Idea of The Modern Modular
As labor costs continue to rise in America, it is becoming increasingly difficult to afford the high cost of building a quality custom home. By leveraging existing construction methodologies of prefabrication, we are designing custom modern homes based on a system of ‘Modules of Use.’ These Modules are derived in an attempt not only to accommodate, but also to articulate ‘Elements of Utility’ that are essential to sustain domestic life. Our explorations have resulted in a series of typologies that attempt to embody this essence of utility.
Each design incorporates off-the-shelf materials, techniques, and spatial organizational strategies that we have employed in our previous residential work as a small architectural practice in New York City. We believe that by combing these strategies of leveraging both prefabricated construction and our experience in efficient urban domestic planning strategies, we propose to offer an option of Mass Customization to the fabric of the American domestic sub-urban landscape, The Modern Modular by Resolution: 4 Architecture.
Located on a five-acre rocky outcrop, The Mountain Retreat trades in Manhattan skyscrapers and the scuttle of yellow cabs for sweeping views of the Catskill Mountains and hawks gliding on the thermals below. The client, who loves mountain biking and rock climbing, camped out on the hilltop during the siting of the house to determine the best spot, angle and orientation for his new escape. The resulting home is a retreat carefully crafted into its unique surroundings. The Mountain Retreat provides a unique and efficient 1,800 sf indoor and outdoor living and entertaining experience.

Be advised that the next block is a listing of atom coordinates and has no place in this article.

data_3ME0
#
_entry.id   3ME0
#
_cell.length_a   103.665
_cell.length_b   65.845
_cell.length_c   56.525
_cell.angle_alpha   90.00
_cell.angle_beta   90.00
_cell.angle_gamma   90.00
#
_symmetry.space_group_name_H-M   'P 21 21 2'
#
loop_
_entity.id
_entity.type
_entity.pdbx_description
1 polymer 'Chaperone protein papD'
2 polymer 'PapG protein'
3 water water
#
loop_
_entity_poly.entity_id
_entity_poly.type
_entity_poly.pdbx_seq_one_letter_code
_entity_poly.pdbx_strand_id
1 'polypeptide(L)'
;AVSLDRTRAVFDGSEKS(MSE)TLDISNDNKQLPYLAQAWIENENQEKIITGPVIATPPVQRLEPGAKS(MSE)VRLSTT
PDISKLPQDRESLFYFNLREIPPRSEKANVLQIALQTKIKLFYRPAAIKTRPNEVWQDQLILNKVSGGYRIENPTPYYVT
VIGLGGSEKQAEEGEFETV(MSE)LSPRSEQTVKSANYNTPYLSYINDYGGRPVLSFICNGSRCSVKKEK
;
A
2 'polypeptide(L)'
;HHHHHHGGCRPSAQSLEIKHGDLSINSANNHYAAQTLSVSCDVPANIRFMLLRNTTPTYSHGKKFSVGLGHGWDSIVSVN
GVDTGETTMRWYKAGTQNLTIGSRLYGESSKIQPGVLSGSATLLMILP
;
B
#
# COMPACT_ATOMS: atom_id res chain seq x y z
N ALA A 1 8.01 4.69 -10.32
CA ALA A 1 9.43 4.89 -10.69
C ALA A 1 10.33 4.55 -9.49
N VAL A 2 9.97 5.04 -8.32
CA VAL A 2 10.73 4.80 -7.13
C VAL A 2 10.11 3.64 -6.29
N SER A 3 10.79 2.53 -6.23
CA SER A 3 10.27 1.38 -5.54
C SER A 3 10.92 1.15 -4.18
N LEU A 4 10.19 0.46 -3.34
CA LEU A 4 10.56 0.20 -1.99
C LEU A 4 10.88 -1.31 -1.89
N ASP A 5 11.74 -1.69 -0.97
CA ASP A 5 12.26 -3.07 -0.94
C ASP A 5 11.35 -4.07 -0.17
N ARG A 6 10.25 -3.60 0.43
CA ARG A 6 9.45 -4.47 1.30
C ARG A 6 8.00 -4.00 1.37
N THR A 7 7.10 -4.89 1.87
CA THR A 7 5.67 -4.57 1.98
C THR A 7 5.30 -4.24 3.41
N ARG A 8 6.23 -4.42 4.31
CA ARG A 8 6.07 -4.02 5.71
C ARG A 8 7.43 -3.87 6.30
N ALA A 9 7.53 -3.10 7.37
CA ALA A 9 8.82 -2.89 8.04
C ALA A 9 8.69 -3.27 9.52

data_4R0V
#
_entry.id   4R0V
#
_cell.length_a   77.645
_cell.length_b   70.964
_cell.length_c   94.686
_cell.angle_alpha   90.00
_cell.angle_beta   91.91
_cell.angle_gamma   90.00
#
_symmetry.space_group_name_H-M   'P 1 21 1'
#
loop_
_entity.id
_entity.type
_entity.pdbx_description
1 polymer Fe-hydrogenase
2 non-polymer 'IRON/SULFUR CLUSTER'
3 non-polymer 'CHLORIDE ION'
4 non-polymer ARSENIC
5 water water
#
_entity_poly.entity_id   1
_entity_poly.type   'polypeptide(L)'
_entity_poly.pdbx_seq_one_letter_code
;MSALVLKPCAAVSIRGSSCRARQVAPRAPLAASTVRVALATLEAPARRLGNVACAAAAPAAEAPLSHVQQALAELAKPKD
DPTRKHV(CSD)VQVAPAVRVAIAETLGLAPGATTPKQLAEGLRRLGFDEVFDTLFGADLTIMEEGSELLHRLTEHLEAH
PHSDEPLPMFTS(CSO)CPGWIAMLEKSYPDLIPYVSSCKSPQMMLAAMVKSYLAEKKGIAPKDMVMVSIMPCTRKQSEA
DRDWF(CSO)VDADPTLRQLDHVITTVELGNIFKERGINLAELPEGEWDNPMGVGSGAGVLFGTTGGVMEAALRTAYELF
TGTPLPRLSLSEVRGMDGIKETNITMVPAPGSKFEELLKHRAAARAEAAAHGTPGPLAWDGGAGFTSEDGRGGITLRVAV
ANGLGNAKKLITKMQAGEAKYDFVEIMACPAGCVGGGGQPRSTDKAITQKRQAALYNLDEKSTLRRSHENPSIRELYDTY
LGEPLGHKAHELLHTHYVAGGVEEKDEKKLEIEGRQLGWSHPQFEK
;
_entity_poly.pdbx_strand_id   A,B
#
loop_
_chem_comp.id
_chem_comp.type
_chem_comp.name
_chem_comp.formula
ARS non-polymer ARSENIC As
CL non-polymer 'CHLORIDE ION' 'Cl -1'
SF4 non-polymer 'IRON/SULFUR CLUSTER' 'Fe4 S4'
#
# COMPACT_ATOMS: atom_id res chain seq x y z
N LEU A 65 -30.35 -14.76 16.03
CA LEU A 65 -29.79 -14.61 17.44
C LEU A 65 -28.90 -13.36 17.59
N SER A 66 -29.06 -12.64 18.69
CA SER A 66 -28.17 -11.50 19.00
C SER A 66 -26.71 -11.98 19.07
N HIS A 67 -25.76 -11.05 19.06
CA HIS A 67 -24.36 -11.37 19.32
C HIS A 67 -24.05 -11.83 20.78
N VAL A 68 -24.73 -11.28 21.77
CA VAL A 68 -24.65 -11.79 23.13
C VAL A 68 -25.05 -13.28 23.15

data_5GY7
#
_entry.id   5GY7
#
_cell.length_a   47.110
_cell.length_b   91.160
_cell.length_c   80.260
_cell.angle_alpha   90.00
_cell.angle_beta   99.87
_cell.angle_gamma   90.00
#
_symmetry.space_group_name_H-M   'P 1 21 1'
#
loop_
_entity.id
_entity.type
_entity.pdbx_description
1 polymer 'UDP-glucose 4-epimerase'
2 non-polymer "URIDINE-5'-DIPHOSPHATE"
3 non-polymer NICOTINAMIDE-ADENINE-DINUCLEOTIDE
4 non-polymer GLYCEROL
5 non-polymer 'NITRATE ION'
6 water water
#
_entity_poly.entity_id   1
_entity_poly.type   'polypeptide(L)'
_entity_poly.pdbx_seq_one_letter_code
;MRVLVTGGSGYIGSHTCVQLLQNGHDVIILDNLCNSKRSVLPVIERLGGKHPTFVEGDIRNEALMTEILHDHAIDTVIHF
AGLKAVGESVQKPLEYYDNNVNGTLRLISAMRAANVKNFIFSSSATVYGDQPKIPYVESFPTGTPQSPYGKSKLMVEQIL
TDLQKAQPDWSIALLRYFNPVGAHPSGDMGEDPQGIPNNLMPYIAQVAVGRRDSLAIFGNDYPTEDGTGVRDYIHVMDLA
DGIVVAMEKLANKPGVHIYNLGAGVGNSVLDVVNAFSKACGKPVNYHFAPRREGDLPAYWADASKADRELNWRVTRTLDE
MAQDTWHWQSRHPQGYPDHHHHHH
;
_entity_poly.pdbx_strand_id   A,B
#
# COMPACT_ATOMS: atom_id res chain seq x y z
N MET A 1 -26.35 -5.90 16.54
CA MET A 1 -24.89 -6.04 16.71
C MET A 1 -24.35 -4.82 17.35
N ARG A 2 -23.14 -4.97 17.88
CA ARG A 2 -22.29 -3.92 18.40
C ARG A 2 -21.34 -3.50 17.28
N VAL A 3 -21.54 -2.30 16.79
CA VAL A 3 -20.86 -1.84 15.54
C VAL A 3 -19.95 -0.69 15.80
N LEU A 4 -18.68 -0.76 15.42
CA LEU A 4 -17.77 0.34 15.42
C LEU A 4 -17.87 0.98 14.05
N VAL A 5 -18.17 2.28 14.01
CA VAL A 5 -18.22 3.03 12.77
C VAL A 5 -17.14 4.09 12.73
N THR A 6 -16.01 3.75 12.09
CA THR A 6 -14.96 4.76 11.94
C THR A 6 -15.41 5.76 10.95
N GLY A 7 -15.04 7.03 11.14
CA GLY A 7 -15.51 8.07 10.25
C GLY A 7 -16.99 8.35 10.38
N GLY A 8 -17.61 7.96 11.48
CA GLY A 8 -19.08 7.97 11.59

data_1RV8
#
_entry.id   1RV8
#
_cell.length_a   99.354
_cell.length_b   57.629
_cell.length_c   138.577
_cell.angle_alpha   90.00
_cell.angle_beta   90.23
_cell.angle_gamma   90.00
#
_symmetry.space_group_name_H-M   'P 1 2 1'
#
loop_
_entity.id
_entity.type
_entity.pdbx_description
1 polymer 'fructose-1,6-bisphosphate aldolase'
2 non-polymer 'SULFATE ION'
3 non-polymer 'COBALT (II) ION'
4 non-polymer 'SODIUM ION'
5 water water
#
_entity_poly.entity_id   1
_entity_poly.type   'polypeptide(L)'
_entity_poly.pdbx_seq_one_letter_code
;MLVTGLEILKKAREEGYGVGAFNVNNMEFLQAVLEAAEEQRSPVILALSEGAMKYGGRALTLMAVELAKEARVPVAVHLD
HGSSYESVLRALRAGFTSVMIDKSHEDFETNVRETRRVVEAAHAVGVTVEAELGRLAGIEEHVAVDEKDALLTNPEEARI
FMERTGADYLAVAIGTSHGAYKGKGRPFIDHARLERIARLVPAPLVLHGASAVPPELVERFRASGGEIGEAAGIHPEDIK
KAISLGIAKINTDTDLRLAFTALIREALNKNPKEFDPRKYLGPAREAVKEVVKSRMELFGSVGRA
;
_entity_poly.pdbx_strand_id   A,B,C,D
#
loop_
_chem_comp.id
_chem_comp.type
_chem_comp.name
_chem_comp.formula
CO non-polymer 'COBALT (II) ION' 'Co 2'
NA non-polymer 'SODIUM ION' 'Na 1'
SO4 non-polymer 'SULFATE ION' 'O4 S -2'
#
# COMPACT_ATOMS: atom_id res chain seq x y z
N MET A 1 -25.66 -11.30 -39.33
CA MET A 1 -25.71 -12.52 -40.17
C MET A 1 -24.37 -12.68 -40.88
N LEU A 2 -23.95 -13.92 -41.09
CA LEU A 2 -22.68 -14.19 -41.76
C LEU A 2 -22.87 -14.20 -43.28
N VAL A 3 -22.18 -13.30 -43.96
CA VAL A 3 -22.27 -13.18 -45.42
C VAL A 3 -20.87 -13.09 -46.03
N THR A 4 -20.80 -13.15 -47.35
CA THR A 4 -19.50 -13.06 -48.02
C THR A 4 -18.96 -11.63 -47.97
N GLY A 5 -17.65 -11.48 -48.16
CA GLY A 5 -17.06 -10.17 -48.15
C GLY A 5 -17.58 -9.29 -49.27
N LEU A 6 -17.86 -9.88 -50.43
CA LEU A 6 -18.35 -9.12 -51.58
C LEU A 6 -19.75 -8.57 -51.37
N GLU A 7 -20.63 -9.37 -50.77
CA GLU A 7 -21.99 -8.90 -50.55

The finished house, sitting partially on concrete stilts, gives way to a striking display. Its angular lines, soaring height, and unique blend of warm cedar siding with cool gray concrete panels and glass are displayed to great advantage in the context of its rough mountaintop setting. The stilts act as supports for the great room above and, below, define the parking spaces for an uncluttered entry and carport. An enclosed staircase runs along the north side of the house. Sheathed inside and out with gray cement board panels, it leads from the ground floor entrance to the main living spaces, which exist in the treetops. Requiring the insertion of pylons, a well, and a septic tank, the rocky terrain of the immediate site had to be blasted. Rather than discarding the remnants, the rocks were scattered around the site. Used for outdoor seating and the entry pathway, the rock cover further emphasizes the relation and integration of the house into the natural backdrop.
The home’s butterfly roof channels rainwater to two custom metal scuppers, from which it cascades off onto thoughtfully placed boulders. The butterfly roof gives the great room and master bedroom a tall, sloped ceiling with light from above, while a suite of ground-room floors fit cozily below. An elevated cedar deck wraps around three sides of the great room, offering a full day of sunshine for deck lounging and for the entire room to be opened to the outdoors with ease